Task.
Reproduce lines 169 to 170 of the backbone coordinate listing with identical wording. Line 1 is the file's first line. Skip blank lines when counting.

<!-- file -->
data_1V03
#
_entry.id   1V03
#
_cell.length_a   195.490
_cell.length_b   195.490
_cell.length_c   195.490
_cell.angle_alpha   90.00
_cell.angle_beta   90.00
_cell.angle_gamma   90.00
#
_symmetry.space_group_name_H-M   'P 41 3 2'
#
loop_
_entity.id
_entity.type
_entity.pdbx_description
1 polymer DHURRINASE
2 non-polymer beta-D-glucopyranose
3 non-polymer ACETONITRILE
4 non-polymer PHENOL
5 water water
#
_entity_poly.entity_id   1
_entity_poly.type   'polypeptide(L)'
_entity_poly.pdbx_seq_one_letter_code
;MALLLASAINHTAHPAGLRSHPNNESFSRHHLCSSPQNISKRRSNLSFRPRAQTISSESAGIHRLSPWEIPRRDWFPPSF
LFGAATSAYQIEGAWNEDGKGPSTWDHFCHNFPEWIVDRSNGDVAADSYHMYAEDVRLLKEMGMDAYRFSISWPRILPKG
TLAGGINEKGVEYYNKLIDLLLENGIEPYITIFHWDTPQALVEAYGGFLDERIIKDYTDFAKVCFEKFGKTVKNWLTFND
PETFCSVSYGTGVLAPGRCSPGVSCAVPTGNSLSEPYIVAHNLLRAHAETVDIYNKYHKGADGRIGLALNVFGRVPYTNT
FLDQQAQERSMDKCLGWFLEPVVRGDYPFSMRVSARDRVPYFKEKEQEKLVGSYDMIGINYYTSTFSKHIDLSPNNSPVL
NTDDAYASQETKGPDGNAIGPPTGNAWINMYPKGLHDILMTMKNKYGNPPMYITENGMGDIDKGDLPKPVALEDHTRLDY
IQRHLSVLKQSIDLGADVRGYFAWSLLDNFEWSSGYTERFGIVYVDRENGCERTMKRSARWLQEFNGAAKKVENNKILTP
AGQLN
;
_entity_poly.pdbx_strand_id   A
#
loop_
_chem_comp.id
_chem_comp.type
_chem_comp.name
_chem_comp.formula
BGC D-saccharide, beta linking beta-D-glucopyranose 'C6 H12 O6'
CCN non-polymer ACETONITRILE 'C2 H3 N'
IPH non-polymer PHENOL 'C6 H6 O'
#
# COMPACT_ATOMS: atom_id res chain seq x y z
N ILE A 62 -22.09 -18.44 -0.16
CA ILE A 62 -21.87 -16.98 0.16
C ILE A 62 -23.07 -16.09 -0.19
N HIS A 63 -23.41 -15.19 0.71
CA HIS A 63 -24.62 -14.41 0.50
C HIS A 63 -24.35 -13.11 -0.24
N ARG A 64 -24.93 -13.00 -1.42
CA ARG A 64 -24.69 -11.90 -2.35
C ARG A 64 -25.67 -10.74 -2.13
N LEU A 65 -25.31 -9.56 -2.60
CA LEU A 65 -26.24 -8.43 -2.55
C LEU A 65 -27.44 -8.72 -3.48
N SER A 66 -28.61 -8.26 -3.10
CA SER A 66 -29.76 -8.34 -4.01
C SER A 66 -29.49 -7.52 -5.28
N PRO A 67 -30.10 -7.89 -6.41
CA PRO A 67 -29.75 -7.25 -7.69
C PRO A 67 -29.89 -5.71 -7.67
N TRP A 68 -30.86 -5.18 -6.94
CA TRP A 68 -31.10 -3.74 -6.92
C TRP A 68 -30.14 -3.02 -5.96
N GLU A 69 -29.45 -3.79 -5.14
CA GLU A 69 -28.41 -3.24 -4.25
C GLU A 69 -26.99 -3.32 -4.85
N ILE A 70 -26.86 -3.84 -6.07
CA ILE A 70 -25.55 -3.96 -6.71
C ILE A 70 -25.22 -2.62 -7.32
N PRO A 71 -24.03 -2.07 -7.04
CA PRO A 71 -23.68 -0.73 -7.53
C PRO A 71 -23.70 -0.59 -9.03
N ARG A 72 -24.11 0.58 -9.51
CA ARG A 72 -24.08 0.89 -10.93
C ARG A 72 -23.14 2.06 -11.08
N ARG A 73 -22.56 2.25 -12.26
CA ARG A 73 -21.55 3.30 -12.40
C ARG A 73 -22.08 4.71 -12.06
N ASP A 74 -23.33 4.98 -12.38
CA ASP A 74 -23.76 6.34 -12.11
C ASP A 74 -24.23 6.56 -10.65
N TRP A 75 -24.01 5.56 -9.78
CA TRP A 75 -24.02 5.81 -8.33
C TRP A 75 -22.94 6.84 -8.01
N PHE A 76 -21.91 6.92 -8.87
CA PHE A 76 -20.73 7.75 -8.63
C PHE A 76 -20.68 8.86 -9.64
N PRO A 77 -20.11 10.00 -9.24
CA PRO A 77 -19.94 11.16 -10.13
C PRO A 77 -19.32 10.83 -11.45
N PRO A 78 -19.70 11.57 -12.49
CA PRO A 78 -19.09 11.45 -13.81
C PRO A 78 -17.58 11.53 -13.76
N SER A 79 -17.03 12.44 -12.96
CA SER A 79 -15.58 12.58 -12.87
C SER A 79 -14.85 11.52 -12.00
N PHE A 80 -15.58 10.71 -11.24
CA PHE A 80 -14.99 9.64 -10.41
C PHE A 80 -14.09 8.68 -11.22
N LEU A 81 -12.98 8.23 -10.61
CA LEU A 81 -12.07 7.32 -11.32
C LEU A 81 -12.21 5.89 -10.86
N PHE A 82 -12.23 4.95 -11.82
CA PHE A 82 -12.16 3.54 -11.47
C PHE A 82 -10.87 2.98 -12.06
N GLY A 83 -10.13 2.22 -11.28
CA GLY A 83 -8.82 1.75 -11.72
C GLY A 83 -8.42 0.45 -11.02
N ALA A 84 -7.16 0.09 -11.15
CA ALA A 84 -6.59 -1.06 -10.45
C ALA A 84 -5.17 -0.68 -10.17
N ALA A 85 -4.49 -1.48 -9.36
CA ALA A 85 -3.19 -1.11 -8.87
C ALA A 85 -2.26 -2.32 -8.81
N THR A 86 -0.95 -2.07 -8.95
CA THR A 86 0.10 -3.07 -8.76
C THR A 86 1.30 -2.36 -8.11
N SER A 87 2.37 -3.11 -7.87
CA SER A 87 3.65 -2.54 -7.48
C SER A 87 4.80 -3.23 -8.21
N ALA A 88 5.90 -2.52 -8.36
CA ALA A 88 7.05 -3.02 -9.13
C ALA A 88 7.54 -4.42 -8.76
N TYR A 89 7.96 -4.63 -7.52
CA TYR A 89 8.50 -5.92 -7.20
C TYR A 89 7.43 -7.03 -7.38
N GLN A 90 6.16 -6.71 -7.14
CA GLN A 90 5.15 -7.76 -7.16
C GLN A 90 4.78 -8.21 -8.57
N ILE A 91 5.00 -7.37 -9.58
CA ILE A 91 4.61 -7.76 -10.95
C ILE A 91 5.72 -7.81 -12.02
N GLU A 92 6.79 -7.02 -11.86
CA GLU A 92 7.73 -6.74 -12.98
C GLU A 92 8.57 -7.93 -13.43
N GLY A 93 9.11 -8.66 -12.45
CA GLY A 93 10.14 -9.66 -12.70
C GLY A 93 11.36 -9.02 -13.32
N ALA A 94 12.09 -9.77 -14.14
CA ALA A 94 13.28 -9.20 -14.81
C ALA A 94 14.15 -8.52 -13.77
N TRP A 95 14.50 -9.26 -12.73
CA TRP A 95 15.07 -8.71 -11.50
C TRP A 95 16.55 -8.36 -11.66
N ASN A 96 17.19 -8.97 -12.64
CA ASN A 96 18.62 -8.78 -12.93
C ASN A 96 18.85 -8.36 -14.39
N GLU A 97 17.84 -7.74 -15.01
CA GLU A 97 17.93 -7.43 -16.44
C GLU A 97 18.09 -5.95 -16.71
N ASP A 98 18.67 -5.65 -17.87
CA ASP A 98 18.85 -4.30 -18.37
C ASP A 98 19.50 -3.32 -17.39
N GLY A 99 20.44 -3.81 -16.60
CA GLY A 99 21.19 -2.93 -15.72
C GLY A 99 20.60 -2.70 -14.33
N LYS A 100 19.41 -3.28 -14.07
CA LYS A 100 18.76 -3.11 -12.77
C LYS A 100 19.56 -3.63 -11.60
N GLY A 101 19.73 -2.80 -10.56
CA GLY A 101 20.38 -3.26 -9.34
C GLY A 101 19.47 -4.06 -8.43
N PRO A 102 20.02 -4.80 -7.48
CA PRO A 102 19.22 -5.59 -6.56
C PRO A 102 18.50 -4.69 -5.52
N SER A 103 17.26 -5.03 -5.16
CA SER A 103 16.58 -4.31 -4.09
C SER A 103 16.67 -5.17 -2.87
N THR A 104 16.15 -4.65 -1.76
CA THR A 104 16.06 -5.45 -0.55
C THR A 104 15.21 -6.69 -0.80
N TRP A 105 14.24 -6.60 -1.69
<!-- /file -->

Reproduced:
CA PRO A 102 19.22 -5.59 -6.56
C PRO A 102 18.50 -4.69 -5.52